"Jake did what he had to do."
"Did he? Someone flushed the Yeerk pool into space. Did he have to do that, too? They were unhosted Yeerks. They were harmless."
"We needed a div —" I stopped myself.
"A what? A what did you need? A diversion? You're going to tell me you needed a diversion so Jake massacred seventeen thousand sentient creatures? A diversion?"


But unfortunately, and somewhat bogglingly, the book didn't end there. The whole second half of the book started a new adventure. An unfortunately not very believable one. *announcer voiceover* Animorphs In SPACE!

Worse than the ending being pointless and unbelievable, it ended on a cliffhanger. The whole series, ended in the middle of an action scene.

I suppose young readers wouldn't have been satisfied with the ending at the halfway point of the book. There was no action, it was too thoughtful. Perhaps young readers don't want "realistic impacts of war".

But man, for an older reader? The latter half of the book ending SUCKED.

Eight hours or so later: I've had time to think on the end of the book, as well as to read others' reviews. While I still dislike the latter half of the book, I understand the point of it. As unbelievable as it is, it sort of gives a happy ending for Jake, since he's a man unable to leave war behind. I just wish the author had been able to do it in some other way.

The first half of the book was so great though. The author said she wanted a realistic look at a war, and she completely succeeded at that in this series.

Rating for first half of the book: Loved
Rating for second half: Disliked (or "hated" if I'm being honest, but that pains me to write)
I averaged it to: Okay

---

I went back to check my ratings for the whole series.

Loved: 12
Liked: 17
Okay: 7
Disliked: 14
Hated: 7

I read three of those extra Chronicles/Megamorphs books, and of them 1 I hated and 2 I disliked (included in the count above). That's why I'm kind of unenthusiastic about reading the ones I skipped.

I kind of thought my overall ratings would be higher. 29 books were liked/loved, 21 were disliked/hated.

Was the series worth reading? Yeah. Even with issues, it was. Even with the sometimes silliness, it was nicely dark and often realistic. It was also interesting (and somewhat boggling) to see what could be gotten away with in YA books. I actually want to reread the whole series right now.

Elementals: Ice Wolves by Amie Kaufman
Traditional or self-published: Traditional
Rating: Okay (Hated-Disliked-Okay-Liked-Loved)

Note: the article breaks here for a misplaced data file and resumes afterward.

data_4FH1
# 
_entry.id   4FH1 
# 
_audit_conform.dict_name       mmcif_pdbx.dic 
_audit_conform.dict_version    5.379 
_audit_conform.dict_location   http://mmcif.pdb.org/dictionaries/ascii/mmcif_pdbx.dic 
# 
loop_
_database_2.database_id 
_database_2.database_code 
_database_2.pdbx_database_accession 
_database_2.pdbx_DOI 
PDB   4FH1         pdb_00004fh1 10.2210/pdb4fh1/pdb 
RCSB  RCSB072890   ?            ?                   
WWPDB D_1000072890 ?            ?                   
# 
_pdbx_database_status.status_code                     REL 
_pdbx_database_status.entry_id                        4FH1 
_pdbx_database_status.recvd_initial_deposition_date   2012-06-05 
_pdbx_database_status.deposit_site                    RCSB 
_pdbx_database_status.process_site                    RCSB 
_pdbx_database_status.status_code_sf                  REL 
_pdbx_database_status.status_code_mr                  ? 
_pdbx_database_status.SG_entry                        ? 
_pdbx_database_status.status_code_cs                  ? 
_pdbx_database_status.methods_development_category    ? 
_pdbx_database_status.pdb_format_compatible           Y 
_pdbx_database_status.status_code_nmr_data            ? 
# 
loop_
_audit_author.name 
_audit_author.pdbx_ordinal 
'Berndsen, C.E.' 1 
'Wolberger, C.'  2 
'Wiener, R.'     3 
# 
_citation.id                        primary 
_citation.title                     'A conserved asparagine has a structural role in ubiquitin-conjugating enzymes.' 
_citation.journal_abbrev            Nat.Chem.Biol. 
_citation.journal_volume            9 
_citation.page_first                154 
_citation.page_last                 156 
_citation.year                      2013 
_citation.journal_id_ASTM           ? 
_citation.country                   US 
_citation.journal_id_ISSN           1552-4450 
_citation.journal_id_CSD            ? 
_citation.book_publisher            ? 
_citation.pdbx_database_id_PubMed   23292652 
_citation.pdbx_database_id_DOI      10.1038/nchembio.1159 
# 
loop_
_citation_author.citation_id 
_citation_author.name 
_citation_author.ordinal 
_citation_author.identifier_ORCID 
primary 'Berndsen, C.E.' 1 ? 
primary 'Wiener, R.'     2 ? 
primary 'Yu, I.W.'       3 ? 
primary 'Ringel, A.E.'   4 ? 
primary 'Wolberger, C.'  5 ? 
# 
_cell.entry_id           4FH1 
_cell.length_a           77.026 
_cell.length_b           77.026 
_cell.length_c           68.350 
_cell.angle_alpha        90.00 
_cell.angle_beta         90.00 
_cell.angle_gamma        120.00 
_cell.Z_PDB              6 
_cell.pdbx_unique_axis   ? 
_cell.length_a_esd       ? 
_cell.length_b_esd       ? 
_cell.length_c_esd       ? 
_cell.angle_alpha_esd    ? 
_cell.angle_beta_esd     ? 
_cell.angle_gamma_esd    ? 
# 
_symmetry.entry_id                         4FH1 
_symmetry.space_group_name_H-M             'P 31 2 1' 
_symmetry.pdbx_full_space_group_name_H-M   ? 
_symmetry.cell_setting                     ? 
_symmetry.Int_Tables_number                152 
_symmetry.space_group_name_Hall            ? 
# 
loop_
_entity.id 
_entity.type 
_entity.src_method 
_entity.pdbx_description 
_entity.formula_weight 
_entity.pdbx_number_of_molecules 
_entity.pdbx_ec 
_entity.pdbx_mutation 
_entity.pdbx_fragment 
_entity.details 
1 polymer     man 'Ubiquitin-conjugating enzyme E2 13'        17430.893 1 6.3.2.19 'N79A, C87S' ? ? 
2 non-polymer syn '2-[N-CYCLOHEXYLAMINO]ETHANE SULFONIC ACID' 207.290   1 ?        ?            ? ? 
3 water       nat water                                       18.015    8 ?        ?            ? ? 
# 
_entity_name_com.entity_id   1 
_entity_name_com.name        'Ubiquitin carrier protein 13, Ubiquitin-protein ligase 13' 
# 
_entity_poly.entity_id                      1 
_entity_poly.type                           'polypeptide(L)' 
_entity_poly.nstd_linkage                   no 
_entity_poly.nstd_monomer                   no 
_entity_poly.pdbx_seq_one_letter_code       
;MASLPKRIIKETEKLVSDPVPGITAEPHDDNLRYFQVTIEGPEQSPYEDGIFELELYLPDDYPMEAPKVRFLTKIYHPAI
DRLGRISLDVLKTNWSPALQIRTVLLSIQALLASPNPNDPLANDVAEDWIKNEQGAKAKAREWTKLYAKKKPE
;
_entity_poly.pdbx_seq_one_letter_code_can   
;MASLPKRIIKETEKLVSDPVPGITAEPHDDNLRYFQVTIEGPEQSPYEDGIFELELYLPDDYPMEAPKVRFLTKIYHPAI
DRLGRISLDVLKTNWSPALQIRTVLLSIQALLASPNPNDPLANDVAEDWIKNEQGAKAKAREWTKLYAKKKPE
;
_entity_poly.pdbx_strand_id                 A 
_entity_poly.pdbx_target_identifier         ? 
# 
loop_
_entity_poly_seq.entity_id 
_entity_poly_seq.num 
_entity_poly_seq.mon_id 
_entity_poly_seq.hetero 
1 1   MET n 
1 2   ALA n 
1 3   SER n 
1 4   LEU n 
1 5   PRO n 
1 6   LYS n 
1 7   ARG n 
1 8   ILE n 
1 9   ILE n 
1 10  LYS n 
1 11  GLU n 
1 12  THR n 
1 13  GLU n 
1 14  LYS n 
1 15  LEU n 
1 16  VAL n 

This was an odd book. I loved the setting and the worldbuilding. I loved the characters. But the story didn't hold my interest at all. More than any book before, every page or so I had to go back and reread, because my mind had wandered from the story.

Set in a fantasy world, a few humans have the power to shapeshift into animals. Each land has two animals that can be shapeshifted into. In the country this story is set in, people can transform into wolves or dragons. In his case, the two groups are at war.

There was so much interesting about this story. I loved how different the wolf and dragon cultures were. I think the issue was that the main character (a child) made really stupid mistakes and assumptions. His decisions and actions were believable for a young kid to make, but for adult reader me it was so frustrating. However, this book is for ages 8-12, so I can't fault it for having kid characters making realistic kid decisions.

Sadly I won't be continuing with this series.
The Absolute (Animorphs #51) by "K.A. Applegate" (Lisa Harkrader)
Traditional or self-published: Traditional
Rating: Hated(Hated-Disliked-Okay-Liked-Loved)



This series is 54 books long. This is book #51. So why was it so so so bad? Okay, in this case I can answer that: Because I'm not the target audience. Young readers probably liked this one a lot, for reasons adult readers likely did not.

This book was like the worst, most nonsense action movie ever made. The Animorphs decide to go to the government to tell them what's happening, so Jake sends Marco, Tobias, and Ax to visit the local governor.

This mission somehow ends up involving a train heist.
Marco (in gorella morph), Tobias (Hork-Bajir), and Ax in his real body end up kidnapping the governor and racing away in a limo with her.
Somehow they blow up a yacht.
There are multiple battles with the US military.

I'm so annoyed, there are so few books left, and this one seemed a complete and utter waste (other than one paragraph at the very end).

The Sacrifice (Animorphs, #52) by "K. A. Applegate" (Kim Morris)
Traditional or self-published: Traditional
Rating: Loved (Hated-Disliked-Okay-Liked-Loved)



This review is different than all the other Animorphs ones. I wrote it as I was reading it, instead of once I was finished. This was such a book, it's jarring how much things changed between the beginning and the end of it.

On to the review!

A grizzly, a tiger, a wolf, and an Andalite appeared as if from nowhere and quietly knocked the ten men unconscious.

For a series about war, about an alien invasion of the entire planet, there is oddly little death. I can think of only two deaths in the 52 books so far, and both were implied and off camera. I guess that's part of this being a YA series. [Now, near the end of the book, I have to laugh at that observation. Boy how things changed...]

While the writing and story in this book were good, I still had lots of issues with the characters' actions. Remember, there are five (now maybe twenty) kids trying to defend the whole Earth from an alien invasion.

Immediately, the human-Controllers began to morph.
"Jake!" Rachel's voice was shrill. "Let's get them before they're in battle morphs!"
"No! We give them a fair fight. We fight the Yeerks. We don't become them."


When you're a few people fighting a whole army, to try to fight "fair" is insane.